An evaluation of the Iranian nuclear program from a power transition perspective
Uzun, Ezgi (2011) An evaluation of the Iranian nuclear program from a power transition perspective. [Thesis]
Official URL: http://192.168.1.20/record=b1379279 (Table of Contents)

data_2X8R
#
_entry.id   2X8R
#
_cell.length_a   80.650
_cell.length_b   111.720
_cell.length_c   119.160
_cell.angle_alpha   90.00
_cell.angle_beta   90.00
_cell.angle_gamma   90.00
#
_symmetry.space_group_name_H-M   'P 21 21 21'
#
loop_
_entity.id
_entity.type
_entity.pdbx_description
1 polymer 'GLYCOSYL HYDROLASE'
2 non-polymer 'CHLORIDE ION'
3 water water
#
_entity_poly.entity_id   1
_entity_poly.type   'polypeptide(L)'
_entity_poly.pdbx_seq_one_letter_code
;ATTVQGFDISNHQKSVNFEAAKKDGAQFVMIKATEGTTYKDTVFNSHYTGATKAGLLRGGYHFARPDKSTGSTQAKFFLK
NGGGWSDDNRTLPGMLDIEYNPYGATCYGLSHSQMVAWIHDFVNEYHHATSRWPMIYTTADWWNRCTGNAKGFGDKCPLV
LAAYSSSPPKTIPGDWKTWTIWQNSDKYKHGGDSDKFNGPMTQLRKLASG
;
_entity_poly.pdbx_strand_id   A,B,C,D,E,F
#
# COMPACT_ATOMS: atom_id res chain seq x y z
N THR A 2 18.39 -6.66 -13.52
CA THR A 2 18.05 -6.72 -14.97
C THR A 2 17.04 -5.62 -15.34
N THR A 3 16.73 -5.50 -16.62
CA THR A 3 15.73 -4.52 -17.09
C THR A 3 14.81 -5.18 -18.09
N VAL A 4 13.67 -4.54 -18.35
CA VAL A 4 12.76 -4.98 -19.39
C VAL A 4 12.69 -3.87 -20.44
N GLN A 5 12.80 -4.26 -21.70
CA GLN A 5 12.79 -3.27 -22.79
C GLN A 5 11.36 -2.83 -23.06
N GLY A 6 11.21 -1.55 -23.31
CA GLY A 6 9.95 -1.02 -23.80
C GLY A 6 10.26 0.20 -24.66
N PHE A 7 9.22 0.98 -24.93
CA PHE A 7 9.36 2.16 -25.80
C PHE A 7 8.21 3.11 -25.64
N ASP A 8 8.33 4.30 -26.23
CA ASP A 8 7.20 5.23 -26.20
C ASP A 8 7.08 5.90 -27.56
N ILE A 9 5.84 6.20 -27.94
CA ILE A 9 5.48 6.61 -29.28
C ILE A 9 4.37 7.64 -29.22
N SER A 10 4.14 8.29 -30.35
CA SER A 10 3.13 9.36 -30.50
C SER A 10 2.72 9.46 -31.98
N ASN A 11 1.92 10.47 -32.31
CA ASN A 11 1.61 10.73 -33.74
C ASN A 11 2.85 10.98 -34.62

The Iranian nuclear issue erupted in 2002, when anti-governmental Iranians in exile disclosed two formerly unknown nuclear facilities in Natanz and Arak. Iran was a member of the Nuclear Non-Proliferation Treaty. While there were other proliferation cases by states not party to the NPT, Iranian issue became the center of international concern. Despite incentives and sanctions by the international community, Iran did not suspend its nuclear program. Accordingly, the objective of this study is to explain why the international community is especially concerned about the Iranian nuclear program and why Iran is so insistent on its nuclear program. This study has adopted the power transition theory perspective to analyze the Iranian nuclear issue with reference to the change in Middle Eastern power balances in the post-9/11 period. The fall of Iraq in 2003 has created a power vacuum in the Middle East. Given its high GDP levels, big population, and oil-rich territory, Iran regards itself as the potential power to fill this power vacuum. The USA has established a status-quo in the region, which serves its regional interests. The rise of Iran might mean a challenge to US interests in the region. An analysis of domestic systems differences, dissatisfaction with the international norms, membership to international and regional organizations not dominated by the USA and missile build-up has shown that Iran is dissatisfied with the US led status-quo. The nuclear program serves as a tool for Iran to challenge the US-led status-quo and become a leading regional power.
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